November 3, 2008 at 4:24 pm #176149
Rock Talk. . . .by Matt Wilson
So you want to be rock star?
The following articles will help you to understand some of the complexities involving artificial rockwork as well as some of my keen observations about sales, marketing, design, and life. Hopefully you will have a better understanding of this intriguing design medium with the insight of this series of articles. I might even convince you that there is an easier, better way of conducting aspects to your business that might help you considerably. So whether you are skeptical about reading an article on artificial rockwork or not you might just hang on for future insertions and just possibly glean a little knowledge from a very unlikely source.
Whether you are an architect, designer, contractor, artist, or homeowner this information should give you the necessary confidence for you to design or fabricate your own incredible artistic sculptures. At the very least it should make you comfortable to specify these attention grabbing features and have the confidence to know they can be installed to your specifications.
Rockwork can be very physically demanding at times, but the artistic reward at competition of a project will make it all worthwhile.
History of artificial rock
History of glass fiber reinforced concrete
“Give up for a second and that is where you will finish”November 5, 2008 at 5:47 pm #176155Timothy L.Participant
Great article idea, looking forward to following the series.
There is an idea I have been batting around that I would like to get your opinion on- from a technical/feasibility angle.
In the part of North Carolina where I live the most common material used for rip-rap is white speckled granite. It has become a visual plague on our landscape and seems to be used nearly everywhere. Its bright color always contrasts badly with the surrounding landscape no matter what the context. Because of economics there really is no other cost effective material to use (except maybe used concrete, which would be worse).
Do you think it would be possible/feasible to “paint” the existing rip rap with a colored concrete/gunite slurry? And if so, do you think this could be an cost effective fix to “naturalize” the existing granite. I have never worked with this medium so I was hoping you could share some of your perspective. I am thinking earth tone browns, greys and lichen greens, not much detail so long as the stuff looks good from 10-20 feet away it would be worth it.
What do you think?
thanksNovember 5, 2008 at 5:56 pm #176154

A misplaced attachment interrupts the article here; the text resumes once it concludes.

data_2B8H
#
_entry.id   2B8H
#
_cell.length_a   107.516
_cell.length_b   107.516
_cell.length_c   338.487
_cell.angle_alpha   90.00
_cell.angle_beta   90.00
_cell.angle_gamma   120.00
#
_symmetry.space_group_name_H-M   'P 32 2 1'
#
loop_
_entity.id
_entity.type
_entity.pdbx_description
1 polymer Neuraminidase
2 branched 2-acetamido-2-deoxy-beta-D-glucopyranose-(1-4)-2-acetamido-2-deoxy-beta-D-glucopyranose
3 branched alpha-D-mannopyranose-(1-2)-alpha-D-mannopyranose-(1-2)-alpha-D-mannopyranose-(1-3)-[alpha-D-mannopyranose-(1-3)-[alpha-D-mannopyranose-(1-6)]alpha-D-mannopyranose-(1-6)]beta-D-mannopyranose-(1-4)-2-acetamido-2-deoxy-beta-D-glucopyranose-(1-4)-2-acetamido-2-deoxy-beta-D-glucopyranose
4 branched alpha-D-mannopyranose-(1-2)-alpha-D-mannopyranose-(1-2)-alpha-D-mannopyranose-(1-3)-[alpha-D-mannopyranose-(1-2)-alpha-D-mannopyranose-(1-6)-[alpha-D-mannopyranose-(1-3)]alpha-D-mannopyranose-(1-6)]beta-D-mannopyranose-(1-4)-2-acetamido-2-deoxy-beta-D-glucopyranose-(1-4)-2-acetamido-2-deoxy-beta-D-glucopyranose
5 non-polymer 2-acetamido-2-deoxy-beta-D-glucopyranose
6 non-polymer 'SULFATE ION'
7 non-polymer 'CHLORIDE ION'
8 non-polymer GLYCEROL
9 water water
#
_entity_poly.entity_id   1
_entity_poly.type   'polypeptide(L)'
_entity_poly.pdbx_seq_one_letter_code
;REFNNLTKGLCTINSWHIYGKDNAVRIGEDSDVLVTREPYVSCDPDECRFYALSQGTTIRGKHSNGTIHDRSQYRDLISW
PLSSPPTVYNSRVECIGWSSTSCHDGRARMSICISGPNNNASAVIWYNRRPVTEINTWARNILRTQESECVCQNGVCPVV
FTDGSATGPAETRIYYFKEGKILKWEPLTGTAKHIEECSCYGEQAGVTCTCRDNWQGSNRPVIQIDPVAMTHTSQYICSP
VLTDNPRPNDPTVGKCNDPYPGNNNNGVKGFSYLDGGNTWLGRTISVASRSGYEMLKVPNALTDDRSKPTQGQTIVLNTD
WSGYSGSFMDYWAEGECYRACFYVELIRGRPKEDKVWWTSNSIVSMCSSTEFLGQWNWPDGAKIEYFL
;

Absolutely, we do it all the time out her on the West coast. It is so easy I am embarrassed sometimes to tell people that a very wealth homeowner paid me $20K to color all of the chipped boulders at his new estate. It took me and a helper 2 days with two tank sprayers. The secret concoction that my homeowner never saw the container of was
Scofield acid stain “BLACK) http://www.scofield.com/concretestain_colorchart.html
1 or 2 applications is all it takes. The black when applied to granite in one coat looks dirty brown which is exactly the color you are looking for. Don’t forget to use polypropylene tank sprayers or the acid will eat trough the steel type. Also price your coloring based on the alternative of removing the real rock. That is, don’t give it away based on the actual time and cost. Perception is reality – Good luck : ) MattNovember 5, 2008 at 6:00 pm #176153
Tim, you might enjoy perusing the forum under ‘professional practice’ titled Sales & Marketing. You might get some new ideas.November 6, 2008 at 4:15 pm #176152Timothy L.Participant
Wow! Thanks for the recipe- who would have thunk? And thank for the tip below.February 22, 2009 at 4:48 am #176151Richard L. WingetParticipant
another option is go to this site http://www.natinaproducts.com it easy to simulate desrt varnish especially if you are dealing with natural rock. The problem with acid stains is neutralization, it will continue to corrode, it is acid.I realize this was done in 2008. They make a superior product to acid stain. Acid stains are good when used correctly and on bare concrete unsealed surfaces, you can even use acrylics on top of them to get many excellent effects. I hope this helps even though it is late!
Richard L. WingetApril 14, 2009 at 3:07 am #176150D. Eric BowyerParticipant
We often incorporate artificial rock into our projects throughout the world. We are moving away from using large amounts of it due to cost etc. We are doing more modern contemporay designs but I am sure we will always have some rock or artificial rock into our designs. You can view some of our projects utilizing artificial rock and real stone in my photo albums.
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